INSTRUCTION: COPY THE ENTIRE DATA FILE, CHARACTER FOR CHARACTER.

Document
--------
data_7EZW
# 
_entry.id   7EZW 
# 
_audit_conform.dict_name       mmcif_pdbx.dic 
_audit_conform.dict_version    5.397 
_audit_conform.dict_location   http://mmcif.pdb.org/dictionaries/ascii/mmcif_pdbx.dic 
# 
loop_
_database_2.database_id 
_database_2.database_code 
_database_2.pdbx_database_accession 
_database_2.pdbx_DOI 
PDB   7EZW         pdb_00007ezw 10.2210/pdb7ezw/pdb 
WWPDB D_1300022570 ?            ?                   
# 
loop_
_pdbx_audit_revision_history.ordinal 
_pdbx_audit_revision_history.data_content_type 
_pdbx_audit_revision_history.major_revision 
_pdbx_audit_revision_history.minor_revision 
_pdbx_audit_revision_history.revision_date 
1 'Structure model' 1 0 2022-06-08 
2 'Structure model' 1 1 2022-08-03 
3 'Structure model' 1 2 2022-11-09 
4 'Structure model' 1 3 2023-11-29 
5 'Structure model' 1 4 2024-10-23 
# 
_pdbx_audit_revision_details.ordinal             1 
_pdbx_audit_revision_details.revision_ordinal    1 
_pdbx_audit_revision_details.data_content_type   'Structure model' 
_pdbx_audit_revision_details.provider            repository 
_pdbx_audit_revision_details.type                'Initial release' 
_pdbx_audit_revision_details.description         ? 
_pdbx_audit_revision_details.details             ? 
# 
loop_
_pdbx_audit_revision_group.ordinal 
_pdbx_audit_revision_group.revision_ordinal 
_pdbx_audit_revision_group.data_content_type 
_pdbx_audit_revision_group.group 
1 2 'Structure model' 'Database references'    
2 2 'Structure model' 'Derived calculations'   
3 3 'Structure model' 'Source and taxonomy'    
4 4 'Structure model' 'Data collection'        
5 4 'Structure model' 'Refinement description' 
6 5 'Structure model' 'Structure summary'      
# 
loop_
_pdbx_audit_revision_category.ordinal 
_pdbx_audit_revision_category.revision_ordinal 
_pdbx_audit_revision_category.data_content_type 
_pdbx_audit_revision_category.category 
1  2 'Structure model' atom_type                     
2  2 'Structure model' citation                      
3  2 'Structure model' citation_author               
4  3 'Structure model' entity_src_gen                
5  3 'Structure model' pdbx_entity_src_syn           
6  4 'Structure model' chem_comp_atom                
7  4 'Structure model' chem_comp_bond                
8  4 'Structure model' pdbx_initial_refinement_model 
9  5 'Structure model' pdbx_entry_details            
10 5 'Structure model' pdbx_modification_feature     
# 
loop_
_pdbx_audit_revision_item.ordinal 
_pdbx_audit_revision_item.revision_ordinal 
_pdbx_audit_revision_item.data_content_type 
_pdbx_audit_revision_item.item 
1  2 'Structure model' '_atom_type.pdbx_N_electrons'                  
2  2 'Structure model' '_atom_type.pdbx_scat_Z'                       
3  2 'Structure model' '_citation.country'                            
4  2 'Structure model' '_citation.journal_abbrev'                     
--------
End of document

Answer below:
data_7EZW
# 
_entry.id   7EZW 
# 
_audit_conform.dict_name       mmcif_pdbx.dic 
_audit_conform.dict_version    5.397 
_audit_conform.dict_location   http://mmcif.pdb.org/dictionaries/ascii/mmcif_pdbx.dic 
# 
loop_
_database_2.database_id 
_database_2.database_code 
_database_2.pdbx_database_accession 
_database_2.pdbx_DOI 
PDB   7EZW         pdb_00007ezw 10.2210/pdb7ezw/pdb 
WWPDB D_1300022570 ?            ?                   
# 
loop_
_pdbx_audit_revision_history.ordinal 
_pdbx_audit_revision_history.data_content_type 
_pdbx_audit_revision_history.major_revision 
_pdbx_audit_revision_history.minor_revision 
_pdbx_audit_revision_history.revision_date 
1 'Structure model' 1 0 2022-06-08 
2 'Structure model' 1 1 2022-08-03 
3 'Structure model' 1 2 2022-11-09 
4 'Structure model' 1 3 2023-11-29 
5 'Structure model' 1 4 2024-10-23 
# 
_pdbx_audit_revision_details.ordinal             1 
_pdbx_audit_revision_details.revision_ordinal    1 
_pdbx_audit_revision_details.data_content_type   'Structure model' 
_pdbx_audit_revision_details.provider            repository 
_pdbx_audit_revision_details.type                'Initial release' 
_pdbx_audit_revision_details.description         ? 
_pdbx_audit_revision_details.details             ? 
# 
loop_
_pdbx_audit_revision_group.ordinal 
_pdbx_audit_revision_group.revision_ordinal 
_pdbx_audit_revision_group.data_content_type 
_pdbx_audit_revision_group.group 
1 2 'Structure model' 'Database references'    
2 2 'Structure model' 'Derived calculations'   
3 3 'Structure model' 'Source and taxonomy'    
4 4 'Structure model' 'Data collection'        
5 4 'Structure model' 'Refinement description' 
6 5 'Structure model' 'Structure summary'      
# 
loop_
_pdbx_audit_revision_category.ordinal 
_pdbx_audit_revision_category.revision_ordinal 
_pdbx_audit_revision_category.data_content_type 
_pdbx_audit_revision_category.category 
1  2 'Structure model' atom_type                     
2  2 'Structure model' citation                      
3  2 'Structure model' citation_author               
4  3 'Structure model' entity_src_gen                
5  3 'Structure model' pdbx_entity_src_syn           
6  4 'Structure model' chem_comp_atom                
7  4 'Structure model' chem_comp_bond                
8  4 'Structure model' pdbx_initial_refinement_model 
9  5 'Structure model' pdbx_entry_details            
10 5 'Structure model' pdbx_modification_feature     
# 
loop_
_pdbx_audit_revision_item.ordinal 
_pdbx_audit_revision_item.revision_ordinal 
_pdbx_audit_revision_item.data_content_type 
_pdbx_audit_revision_item.item 
1  2 'Structure model' '_atom_type.pdbx_N_electrons'                  
2  2 'Structure model' '_atom_type.pdbx_scat_Z'                       
3  2 'Structure model' '_citation.country'                            
4  2 'Structure model' '_citation.journal_abbrev'                     